CC Antya 3.56
hā rāmeti punaḥ punaḥ
uktvāpi muktim āpnoti
kiṁ punaḥ śraddhayā gṛṇan
daṁṣṭri — of a boar; daṁṣṭra — by the teeth; āhataḥ — killed; mlecchaḥ — a meat-eater; hā rāma — “O my Lord Rāma”; iti — thus; punaḥ punaḥ — again and again; uktvā — saying; api — even; muktim — liberation; āpnoti — gets; kim — what; punaḥ — again; śraddhayā — with faith and veneration; gṛṇan — chanting.
“ ‘Even a mleccha who is being killed by the tusk of a boar and who cries in distress again and again, “hā rāma, hā rāma” attains liberation. What then to speak of those who chant the holy name with veneration and faith?’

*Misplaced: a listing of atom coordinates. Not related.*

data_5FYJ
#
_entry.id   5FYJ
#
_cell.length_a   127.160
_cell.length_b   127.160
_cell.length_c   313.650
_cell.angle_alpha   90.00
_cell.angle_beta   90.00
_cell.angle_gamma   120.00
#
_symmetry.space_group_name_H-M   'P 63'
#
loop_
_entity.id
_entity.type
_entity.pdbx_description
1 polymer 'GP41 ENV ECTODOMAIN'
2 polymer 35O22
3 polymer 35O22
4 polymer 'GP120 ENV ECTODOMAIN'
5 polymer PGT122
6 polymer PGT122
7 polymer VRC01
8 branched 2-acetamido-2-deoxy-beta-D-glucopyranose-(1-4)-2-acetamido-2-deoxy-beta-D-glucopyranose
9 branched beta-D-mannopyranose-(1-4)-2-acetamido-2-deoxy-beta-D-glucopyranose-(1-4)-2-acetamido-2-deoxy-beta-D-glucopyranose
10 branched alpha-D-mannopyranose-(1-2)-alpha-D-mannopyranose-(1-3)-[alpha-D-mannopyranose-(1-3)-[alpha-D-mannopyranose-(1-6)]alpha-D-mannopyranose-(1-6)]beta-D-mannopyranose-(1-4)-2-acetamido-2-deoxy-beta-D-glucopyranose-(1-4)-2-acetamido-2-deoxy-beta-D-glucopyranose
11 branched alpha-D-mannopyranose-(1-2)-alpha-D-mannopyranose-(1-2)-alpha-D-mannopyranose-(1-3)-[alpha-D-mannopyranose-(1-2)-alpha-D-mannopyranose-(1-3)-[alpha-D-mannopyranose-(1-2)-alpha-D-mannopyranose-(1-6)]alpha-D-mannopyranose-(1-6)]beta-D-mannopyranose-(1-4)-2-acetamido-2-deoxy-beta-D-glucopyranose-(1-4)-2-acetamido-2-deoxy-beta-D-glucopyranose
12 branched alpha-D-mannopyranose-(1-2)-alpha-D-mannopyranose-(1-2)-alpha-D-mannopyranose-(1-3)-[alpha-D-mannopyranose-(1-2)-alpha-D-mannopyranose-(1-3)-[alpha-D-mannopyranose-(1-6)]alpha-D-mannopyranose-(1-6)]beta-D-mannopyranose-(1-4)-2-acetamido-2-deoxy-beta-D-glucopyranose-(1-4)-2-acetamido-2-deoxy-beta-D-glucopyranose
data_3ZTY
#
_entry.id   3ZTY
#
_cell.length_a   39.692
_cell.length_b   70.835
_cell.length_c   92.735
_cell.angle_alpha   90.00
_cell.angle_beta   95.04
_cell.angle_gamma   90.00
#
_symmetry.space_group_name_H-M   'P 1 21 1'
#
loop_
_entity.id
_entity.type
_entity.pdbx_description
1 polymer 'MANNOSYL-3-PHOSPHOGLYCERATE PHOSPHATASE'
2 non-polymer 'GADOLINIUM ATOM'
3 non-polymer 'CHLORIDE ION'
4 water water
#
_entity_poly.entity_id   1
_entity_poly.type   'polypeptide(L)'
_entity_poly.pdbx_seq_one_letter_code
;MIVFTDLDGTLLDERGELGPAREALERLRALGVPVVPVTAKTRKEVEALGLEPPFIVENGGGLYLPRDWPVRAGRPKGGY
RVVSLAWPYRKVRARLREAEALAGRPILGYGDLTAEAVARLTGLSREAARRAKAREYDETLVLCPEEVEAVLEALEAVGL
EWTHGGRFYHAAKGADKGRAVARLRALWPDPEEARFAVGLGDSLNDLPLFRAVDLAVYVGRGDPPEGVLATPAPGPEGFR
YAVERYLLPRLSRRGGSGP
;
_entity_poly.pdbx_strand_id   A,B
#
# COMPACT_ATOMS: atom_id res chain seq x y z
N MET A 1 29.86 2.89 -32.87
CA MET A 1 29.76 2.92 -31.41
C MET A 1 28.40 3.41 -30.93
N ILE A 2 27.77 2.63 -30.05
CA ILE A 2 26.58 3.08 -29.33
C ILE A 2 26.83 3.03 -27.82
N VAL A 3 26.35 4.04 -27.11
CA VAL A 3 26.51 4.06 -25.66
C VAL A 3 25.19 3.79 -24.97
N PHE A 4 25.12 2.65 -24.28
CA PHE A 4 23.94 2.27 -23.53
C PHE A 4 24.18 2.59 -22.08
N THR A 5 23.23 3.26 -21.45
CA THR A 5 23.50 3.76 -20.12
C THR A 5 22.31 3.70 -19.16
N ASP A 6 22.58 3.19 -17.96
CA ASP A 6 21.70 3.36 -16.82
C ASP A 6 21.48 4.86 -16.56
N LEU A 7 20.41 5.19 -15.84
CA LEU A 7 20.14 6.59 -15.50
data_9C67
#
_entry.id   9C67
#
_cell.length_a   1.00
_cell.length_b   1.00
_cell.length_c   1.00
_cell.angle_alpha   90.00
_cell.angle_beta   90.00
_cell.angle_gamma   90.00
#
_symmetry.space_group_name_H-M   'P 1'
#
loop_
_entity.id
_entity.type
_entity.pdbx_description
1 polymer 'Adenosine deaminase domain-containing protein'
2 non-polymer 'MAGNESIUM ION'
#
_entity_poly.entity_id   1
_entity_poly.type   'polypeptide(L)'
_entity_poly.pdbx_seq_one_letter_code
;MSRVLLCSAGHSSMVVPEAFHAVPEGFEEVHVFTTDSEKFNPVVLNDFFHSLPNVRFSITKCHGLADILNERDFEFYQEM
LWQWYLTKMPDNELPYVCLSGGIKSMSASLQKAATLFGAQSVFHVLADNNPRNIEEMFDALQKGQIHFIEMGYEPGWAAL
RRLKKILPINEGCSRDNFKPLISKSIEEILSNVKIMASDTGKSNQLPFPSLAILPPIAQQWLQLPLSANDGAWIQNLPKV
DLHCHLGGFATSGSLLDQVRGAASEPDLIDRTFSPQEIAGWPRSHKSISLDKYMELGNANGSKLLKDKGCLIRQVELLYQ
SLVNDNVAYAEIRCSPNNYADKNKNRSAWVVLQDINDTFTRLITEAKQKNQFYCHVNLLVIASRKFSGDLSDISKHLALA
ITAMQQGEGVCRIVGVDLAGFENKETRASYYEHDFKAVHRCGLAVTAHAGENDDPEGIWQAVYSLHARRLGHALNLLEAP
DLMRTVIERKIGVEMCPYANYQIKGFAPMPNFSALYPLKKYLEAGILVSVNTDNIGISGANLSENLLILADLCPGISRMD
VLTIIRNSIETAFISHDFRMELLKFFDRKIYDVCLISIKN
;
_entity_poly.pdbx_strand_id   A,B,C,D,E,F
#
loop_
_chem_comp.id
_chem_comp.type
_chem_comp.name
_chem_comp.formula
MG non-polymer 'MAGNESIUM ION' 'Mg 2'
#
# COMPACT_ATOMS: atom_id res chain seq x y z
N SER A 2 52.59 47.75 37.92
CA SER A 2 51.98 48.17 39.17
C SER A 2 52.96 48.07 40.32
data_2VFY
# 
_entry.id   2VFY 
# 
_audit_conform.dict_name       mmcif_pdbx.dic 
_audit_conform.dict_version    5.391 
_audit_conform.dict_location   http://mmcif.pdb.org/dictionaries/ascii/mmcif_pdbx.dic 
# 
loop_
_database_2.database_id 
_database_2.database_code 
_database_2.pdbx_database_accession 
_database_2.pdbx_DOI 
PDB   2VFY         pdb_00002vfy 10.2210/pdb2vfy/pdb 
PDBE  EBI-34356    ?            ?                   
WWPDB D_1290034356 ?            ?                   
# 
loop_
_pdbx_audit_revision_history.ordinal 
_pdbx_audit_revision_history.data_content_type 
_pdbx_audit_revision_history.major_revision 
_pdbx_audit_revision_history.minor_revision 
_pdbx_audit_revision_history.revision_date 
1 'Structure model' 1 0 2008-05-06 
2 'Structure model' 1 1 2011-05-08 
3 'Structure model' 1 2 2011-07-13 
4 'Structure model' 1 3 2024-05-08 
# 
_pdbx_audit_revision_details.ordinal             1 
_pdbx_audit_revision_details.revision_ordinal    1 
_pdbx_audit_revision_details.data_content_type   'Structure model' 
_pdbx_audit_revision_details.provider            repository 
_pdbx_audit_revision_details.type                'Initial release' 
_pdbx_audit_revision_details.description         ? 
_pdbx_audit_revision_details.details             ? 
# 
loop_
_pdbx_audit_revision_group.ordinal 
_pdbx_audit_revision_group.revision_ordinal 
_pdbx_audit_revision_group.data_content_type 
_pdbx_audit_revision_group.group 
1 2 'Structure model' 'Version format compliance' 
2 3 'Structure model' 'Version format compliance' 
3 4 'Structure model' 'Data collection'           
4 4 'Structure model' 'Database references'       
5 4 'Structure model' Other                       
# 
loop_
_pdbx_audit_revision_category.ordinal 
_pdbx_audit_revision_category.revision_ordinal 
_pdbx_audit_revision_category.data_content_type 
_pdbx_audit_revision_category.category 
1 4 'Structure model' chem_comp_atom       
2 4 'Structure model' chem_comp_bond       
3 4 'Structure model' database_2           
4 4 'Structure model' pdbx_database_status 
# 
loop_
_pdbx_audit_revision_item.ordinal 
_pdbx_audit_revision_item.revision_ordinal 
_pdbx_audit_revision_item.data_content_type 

This refers to an instance in which a meat-eater being killed by a boar uttered the words hā rāma, hā rāma again and again at the time of his death. Since this is a quotation from the Nṛsiṁha Purāṇa, this indicates that in the purāṇic age there must also have been mlecchas and yavanas (meat-eaters), and the words hā rāma, meaning “condemned,” were also uttered in those days. Thus Haridāsa Ṭhākura gives evidence that even a meat-eater who condemns something by uttering the words hā rāma gets the benefit of chanting the holy name that the devotee chants to mean “O my Lord Rāma!”